A toy cleaner is great to use when you’re in a pinch for time; however, this shouldn’t be your main source of keeping it clean. This one by LELO works super well for disinfecting and spot cleaning when you don’t feel like getting up to clean your toys right after sex with a partner. They’re also great for travel!

You’ve got your new vibrator and you’re ready to roll — but hang on a second! Before you become better acquainted with your new toy, check out these tips to keep them (and you) clean, happy, and healthy.

Don’t worry, cleaning your sex toys isn’t more complicated than washing your hands with soap and water. As long as you know a few things about your product, you can easily keep them clean for years to come.

1. Clean your new toy before using it the first time.

For any product that you purchase—particularly anything that touches your body like clothing, cooking products, and sex toys—clean it before using them the first time. Especially for products made in a factory (locally or overseas), they more than likely have passed through several hands and machinery before arriving to your home.

2. Check if it is waterproof or water resistant.

Before you submerge your new toys in water, make sure you know whether they are water-resistant. The last thing you want is to have a sex toy DOA (dead on arrival) because you didn’t realize that water would make it go ka-put.

Fortunately many sex toys are waterproof or water resistant these days (including the Lioness Smart Vibrator we make), but not all of them are. The ones that are not water-resistant tend to be the ones that require external batteries (there might be an opening where water could seep through) or have dial controls that require some openings to operate.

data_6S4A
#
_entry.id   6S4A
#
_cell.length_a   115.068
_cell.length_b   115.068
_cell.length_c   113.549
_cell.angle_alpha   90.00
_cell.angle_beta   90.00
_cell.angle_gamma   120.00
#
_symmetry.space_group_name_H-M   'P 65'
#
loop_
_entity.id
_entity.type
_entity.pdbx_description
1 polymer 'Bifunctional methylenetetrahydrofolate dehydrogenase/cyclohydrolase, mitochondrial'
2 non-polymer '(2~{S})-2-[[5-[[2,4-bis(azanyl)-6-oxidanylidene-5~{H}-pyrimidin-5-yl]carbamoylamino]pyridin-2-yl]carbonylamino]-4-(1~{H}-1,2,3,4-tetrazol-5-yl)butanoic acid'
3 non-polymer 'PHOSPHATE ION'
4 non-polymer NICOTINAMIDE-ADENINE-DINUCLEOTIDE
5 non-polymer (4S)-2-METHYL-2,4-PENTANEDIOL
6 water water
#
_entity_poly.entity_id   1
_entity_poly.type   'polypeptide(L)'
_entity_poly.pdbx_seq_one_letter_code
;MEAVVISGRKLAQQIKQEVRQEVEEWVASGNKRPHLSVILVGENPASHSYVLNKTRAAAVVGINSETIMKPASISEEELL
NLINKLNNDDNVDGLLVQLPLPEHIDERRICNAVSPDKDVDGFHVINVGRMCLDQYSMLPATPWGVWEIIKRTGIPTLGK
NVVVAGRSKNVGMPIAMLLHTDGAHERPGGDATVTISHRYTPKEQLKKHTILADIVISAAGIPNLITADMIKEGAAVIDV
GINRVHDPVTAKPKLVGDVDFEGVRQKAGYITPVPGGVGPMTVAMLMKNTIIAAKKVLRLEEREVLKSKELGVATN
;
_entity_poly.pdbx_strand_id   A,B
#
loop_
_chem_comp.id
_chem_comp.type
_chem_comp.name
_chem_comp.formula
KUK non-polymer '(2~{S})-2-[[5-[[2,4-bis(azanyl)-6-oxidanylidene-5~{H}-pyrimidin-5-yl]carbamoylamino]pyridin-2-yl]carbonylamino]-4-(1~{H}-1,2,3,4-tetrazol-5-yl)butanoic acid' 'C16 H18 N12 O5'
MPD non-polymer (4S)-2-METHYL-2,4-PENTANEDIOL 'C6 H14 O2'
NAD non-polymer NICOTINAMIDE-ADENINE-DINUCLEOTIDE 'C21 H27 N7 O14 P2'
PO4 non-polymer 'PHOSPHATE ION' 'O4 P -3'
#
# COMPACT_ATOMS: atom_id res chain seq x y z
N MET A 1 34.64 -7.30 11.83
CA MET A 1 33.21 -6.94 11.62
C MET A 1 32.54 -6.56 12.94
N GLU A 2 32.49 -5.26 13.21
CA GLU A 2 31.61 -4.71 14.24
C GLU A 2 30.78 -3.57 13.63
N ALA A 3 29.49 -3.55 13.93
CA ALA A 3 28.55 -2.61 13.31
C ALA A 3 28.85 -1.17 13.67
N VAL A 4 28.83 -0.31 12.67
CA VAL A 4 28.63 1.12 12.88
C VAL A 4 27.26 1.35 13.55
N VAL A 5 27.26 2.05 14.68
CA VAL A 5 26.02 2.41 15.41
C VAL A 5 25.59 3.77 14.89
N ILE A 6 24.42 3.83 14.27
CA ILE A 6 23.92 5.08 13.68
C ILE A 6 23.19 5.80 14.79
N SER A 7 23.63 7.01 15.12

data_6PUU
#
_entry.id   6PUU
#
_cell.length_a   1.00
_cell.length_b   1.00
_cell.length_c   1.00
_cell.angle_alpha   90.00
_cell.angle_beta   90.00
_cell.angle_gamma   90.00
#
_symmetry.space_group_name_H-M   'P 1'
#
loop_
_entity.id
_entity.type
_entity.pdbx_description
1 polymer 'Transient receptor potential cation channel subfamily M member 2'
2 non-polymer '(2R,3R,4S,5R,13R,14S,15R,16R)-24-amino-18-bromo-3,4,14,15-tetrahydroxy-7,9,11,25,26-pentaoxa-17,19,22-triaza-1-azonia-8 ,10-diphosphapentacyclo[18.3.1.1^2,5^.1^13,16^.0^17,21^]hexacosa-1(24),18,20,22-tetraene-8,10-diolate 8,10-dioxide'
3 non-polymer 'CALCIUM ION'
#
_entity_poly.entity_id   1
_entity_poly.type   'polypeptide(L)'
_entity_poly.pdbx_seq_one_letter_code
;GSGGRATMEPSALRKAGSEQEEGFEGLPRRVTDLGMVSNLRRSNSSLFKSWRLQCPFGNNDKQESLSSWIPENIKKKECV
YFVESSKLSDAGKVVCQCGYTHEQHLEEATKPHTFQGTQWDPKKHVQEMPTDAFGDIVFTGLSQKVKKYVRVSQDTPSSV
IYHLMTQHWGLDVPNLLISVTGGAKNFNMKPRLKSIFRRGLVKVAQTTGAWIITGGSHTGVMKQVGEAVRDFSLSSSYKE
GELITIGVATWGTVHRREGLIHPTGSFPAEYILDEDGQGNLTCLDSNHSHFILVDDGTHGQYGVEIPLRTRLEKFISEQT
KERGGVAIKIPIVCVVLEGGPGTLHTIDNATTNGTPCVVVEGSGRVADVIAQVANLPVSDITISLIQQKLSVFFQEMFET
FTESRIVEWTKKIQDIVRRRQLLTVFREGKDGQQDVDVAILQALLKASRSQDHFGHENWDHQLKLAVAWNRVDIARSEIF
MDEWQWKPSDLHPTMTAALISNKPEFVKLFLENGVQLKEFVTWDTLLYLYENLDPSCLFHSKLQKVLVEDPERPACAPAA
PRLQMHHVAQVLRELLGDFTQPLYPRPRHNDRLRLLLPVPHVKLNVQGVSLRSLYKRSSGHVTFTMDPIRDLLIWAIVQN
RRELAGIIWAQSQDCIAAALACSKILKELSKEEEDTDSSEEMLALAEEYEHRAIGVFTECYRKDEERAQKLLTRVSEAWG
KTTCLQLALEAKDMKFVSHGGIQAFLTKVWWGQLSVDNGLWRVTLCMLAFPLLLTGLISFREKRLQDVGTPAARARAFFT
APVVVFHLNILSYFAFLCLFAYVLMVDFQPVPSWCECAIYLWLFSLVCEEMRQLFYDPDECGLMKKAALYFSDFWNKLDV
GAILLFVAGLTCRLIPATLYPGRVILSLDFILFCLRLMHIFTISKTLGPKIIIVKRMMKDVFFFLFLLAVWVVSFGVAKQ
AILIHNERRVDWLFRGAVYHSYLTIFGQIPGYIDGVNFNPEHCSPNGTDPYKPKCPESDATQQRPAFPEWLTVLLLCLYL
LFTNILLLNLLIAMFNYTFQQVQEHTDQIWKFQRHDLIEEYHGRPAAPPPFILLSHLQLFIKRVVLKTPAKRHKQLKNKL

If your toy is water-resistant or waterproof, they’re good to go for a good cleaning in the sink or tub. If not, you can still use soap and water, but be careful with how you clean it and make sure it doesn’t seep into the electronics.

3. Soap and water is A-OK. Toy cleaner is optional.

Some folks ask if there’s anything special you need to clean sex toys. Not necessarily — just like your hands, soap and water does the job. But for the folks who can’t go without their hand sanitizers, there are dedicated sex toy cleaners out there that can add an extra peace of mind. Pleasure Chest has a nice selection of cleaners you can check out here … but between you and me, it’s team soap and water all the way.